Facebook-owned WhatsApp on Monday announced the waiving of its annual subscription over the next few weeks.
In its official blog post, WhatsApp said, “For many years, we have asked some people to pay a fee for using WhatsApp after their first year. As we have grown, we have found that this approach hasn’t worked well.”
WhatsApp has made it clear that their millions of users will not be subjected to advertisements and the App will remain ads free.
“Naturally, people might wonder how we plan to keep WhatsApp running without subscription fees and if today’s announcement means we are introducing third-party advertisements. The answer is no,” said the WhatsApp blog post.
Clearing air about its revenue model, WhatsApp said that from 2016, it would test tools for replacing text messages and phone calls communication between business organisations and peoples.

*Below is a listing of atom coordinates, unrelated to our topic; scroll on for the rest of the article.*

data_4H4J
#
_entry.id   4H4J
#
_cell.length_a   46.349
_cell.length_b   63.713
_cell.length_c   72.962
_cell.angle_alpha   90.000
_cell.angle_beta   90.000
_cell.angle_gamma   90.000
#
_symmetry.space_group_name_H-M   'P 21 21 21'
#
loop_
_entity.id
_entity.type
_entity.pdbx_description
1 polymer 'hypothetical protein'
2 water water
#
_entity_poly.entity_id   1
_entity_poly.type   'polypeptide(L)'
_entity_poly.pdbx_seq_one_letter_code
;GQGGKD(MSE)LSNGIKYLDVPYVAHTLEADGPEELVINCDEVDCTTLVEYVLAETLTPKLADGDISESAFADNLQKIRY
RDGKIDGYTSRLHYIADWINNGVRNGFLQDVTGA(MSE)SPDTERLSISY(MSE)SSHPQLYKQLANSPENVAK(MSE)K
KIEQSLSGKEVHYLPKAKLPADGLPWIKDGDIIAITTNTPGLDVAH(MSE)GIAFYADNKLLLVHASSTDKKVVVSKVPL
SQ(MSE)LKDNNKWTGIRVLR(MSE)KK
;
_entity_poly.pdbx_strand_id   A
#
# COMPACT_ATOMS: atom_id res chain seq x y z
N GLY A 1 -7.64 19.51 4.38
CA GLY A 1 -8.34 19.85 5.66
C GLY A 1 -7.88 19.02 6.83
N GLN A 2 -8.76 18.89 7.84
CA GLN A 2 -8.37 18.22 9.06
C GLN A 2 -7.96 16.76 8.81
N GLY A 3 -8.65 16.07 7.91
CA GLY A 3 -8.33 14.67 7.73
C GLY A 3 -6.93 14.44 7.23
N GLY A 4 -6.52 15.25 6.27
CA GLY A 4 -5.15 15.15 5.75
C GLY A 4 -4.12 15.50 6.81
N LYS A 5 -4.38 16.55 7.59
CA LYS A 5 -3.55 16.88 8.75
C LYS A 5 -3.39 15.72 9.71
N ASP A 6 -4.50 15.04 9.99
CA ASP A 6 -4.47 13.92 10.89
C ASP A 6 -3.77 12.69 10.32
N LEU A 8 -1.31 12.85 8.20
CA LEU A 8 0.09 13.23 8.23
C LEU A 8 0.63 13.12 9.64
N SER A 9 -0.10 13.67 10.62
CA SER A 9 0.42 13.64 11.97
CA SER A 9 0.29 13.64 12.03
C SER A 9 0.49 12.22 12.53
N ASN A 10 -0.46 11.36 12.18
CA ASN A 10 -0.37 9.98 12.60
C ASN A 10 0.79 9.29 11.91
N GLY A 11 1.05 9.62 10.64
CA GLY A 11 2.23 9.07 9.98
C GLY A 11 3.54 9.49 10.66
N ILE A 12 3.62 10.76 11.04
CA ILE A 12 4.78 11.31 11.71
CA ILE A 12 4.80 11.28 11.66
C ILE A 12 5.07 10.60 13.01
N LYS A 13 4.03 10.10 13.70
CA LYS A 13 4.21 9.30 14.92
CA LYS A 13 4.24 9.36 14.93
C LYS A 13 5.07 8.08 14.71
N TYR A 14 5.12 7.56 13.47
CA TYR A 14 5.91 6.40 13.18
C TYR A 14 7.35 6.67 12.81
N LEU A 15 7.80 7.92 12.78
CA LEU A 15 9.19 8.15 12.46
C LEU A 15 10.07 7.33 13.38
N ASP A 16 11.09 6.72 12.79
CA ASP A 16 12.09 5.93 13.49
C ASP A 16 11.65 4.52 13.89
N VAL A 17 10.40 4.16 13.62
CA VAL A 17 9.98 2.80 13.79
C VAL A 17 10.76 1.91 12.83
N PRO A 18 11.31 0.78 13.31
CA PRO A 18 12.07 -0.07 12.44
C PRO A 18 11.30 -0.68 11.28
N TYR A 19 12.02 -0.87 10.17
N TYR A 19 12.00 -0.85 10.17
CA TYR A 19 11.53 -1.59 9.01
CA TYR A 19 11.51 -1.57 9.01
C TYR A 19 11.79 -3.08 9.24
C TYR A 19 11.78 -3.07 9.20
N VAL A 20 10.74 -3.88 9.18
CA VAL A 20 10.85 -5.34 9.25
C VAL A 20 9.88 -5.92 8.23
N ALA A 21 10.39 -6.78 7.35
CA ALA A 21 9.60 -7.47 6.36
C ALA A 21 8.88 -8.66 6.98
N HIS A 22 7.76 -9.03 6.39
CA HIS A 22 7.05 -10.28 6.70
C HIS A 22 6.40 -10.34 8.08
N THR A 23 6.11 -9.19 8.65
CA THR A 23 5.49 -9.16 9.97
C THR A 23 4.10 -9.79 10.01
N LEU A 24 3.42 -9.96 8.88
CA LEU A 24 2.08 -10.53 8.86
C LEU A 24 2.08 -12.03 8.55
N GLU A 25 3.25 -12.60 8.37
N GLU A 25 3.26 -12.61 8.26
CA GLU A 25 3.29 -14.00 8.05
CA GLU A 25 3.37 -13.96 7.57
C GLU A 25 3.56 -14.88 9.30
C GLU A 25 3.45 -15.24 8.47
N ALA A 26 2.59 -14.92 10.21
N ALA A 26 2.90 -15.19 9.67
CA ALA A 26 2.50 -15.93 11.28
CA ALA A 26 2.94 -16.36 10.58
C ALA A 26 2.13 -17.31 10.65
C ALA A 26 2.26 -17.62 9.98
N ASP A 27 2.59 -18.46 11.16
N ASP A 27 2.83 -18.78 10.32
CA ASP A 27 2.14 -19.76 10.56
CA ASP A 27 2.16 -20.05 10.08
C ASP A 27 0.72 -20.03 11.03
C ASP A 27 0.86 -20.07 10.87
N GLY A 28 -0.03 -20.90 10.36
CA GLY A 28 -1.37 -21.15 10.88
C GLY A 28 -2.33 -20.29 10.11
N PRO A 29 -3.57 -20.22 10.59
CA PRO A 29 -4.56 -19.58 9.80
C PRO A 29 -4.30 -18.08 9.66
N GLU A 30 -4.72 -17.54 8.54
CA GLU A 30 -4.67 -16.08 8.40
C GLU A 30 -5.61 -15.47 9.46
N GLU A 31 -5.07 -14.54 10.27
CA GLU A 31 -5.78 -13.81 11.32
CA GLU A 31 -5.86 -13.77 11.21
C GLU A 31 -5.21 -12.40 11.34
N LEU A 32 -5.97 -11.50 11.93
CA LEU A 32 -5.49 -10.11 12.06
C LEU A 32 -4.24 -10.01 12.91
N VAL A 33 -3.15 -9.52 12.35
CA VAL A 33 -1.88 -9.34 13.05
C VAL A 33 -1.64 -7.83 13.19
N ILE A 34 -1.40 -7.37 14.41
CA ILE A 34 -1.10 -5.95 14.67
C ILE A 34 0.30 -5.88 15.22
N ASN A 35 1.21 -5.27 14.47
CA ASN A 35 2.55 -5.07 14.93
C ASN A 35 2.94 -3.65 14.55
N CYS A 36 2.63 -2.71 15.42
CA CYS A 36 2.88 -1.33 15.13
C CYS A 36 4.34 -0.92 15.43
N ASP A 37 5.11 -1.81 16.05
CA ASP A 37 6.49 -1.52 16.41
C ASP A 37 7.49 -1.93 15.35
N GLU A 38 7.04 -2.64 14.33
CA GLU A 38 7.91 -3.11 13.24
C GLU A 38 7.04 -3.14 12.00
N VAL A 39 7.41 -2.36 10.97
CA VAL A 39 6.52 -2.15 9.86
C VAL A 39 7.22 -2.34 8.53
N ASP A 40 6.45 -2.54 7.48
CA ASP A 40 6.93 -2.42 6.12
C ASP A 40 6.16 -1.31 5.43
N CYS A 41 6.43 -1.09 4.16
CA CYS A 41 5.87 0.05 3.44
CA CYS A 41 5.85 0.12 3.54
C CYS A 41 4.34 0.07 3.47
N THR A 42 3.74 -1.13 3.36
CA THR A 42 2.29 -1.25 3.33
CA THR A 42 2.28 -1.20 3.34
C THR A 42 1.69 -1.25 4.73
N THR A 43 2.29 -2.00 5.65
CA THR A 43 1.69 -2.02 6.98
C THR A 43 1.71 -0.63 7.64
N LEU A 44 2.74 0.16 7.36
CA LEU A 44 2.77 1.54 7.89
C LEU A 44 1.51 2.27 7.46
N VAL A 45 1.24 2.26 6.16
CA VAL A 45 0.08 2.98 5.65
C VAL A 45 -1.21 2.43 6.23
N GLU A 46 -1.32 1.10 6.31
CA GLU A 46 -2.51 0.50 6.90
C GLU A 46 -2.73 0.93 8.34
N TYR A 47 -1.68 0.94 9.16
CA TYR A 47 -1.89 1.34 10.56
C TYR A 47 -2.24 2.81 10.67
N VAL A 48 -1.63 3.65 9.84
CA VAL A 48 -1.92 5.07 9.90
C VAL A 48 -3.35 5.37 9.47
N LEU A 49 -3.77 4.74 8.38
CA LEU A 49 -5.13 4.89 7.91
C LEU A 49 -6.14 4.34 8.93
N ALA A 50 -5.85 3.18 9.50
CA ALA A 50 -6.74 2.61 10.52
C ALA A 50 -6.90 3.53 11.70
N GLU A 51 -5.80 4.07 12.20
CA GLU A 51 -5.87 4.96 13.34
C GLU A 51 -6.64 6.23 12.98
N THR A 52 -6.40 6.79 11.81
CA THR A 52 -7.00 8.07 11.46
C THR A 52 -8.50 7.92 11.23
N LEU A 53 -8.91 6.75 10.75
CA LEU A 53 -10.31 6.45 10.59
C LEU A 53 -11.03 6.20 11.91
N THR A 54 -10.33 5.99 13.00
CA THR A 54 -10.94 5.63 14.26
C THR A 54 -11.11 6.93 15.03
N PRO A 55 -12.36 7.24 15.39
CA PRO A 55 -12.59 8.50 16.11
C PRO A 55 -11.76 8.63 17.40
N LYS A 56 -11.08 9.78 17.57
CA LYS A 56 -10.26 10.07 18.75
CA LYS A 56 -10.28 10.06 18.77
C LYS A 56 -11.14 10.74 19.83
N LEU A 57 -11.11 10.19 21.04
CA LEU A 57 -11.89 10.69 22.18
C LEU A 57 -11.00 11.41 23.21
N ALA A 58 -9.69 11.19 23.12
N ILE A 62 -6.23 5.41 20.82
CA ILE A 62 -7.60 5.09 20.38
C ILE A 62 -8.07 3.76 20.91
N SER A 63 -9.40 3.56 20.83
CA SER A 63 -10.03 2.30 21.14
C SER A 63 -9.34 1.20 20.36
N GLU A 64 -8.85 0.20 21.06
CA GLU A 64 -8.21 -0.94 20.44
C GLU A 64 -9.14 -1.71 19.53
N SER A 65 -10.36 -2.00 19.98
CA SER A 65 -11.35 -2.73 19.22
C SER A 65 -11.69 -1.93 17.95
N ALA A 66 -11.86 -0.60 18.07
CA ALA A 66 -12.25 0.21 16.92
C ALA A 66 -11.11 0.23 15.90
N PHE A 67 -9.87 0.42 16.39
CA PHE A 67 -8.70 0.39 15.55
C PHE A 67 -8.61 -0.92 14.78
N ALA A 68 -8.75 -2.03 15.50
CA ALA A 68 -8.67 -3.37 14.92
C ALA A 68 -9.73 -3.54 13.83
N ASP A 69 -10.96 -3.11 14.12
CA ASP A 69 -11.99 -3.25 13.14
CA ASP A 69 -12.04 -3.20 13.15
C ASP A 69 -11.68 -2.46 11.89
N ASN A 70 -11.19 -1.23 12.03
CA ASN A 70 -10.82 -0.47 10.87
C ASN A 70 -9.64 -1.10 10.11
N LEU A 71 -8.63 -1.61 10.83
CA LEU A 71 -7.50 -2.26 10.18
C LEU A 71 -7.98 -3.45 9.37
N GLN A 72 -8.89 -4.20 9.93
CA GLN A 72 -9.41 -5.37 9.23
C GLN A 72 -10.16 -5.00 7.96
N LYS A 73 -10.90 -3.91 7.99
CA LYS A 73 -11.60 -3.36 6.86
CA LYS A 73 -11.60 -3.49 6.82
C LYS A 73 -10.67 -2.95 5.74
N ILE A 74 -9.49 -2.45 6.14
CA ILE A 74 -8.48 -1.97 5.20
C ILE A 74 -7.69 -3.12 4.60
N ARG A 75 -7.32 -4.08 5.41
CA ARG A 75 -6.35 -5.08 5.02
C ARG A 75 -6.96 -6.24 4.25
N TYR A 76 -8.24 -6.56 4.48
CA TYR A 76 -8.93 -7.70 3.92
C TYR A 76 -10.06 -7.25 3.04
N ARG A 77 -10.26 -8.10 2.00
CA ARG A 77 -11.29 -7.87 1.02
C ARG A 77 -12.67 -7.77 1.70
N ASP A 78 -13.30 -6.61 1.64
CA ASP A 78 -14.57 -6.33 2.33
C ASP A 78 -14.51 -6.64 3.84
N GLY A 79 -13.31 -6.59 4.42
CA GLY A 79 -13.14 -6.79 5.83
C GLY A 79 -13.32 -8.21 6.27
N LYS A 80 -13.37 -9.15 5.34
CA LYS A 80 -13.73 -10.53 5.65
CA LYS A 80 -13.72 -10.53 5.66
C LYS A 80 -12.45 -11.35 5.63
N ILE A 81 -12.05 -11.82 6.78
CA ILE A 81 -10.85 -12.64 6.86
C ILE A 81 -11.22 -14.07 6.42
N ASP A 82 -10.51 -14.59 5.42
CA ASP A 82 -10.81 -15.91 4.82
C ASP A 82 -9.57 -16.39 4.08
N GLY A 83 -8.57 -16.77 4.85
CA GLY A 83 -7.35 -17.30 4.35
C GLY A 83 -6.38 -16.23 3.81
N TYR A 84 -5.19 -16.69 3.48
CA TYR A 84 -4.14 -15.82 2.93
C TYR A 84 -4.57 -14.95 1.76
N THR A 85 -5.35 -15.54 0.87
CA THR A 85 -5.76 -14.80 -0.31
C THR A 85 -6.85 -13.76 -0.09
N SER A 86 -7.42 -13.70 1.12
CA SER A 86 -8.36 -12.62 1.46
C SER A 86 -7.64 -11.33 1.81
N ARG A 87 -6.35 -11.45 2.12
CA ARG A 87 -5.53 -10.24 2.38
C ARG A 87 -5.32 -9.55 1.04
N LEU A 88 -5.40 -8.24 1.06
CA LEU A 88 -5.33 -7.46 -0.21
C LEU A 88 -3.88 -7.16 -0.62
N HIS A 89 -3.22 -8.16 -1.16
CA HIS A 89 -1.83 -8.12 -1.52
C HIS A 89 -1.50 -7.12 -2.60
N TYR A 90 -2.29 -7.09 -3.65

“We will test tools that allow you to use WhatsApp to communicate with businesses and organisations that you want to hear from.”
WhatsApp promised that the software will be free from third-party advertisement and spam. WhatsApp said, “That could mean communicating with your bank about whether a recent transaction was fraudulent, or with an airline about a delayed flight. We all get these messages elsewhere today – through text messages and phone calls.”
Another objective of WhatsApp is to reach out to many WhatsApp users without access to debit or credit card across countries.
“Many WhatsApp users don’t have a debit or credit card number and they worried they would lose access to their friends and family after their first year,” said the blog post. Social Giant Facebook acquired WhatsApp in 2014 from the Ukrainian immigrants to America Jan Koum and Brian Acton for $19 billion.
Both Koum and Acton were former employees of technology company Yahoo.